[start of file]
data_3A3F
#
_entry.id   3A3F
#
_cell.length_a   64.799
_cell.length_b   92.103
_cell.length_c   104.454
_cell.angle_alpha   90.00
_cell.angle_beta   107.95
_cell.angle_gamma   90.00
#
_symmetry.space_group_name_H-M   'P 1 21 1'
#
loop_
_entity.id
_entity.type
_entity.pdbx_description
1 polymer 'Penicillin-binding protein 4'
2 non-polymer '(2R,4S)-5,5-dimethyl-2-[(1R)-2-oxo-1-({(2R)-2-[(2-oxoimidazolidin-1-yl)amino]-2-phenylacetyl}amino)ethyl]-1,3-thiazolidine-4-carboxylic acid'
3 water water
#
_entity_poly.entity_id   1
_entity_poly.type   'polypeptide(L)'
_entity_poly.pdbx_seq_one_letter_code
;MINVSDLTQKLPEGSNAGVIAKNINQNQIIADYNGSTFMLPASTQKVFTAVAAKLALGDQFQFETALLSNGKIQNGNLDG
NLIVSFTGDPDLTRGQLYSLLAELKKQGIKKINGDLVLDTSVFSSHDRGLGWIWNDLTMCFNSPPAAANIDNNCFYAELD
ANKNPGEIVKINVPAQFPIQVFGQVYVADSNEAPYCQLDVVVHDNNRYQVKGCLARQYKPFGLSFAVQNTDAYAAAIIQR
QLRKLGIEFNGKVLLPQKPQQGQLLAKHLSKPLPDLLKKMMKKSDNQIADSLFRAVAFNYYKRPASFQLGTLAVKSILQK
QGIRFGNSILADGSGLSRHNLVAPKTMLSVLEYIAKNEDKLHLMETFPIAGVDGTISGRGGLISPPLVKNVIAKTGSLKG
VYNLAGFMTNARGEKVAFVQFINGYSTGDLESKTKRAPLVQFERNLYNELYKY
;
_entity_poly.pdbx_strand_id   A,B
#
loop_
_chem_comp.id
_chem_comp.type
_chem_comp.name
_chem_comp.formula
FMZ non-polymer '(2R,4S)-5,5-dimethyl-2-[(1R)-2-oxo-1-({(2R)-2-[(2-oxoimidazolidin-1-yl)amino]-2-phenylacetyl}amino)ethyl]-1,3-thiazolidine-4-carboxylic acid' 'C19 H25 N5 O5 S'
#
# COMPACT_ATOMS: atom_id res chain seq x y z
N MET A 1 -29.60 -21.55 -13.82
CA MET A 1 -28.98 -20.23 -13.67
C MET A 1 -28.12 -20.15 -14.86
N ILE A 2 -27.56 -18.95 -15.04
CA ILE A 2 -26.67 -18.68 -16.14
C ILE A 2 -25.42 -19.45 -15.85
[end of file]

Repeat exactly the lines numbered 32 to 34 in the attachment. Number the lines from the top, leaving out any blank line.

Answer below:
_entity_poly.pdbx_strand_id   A,B
#
loop_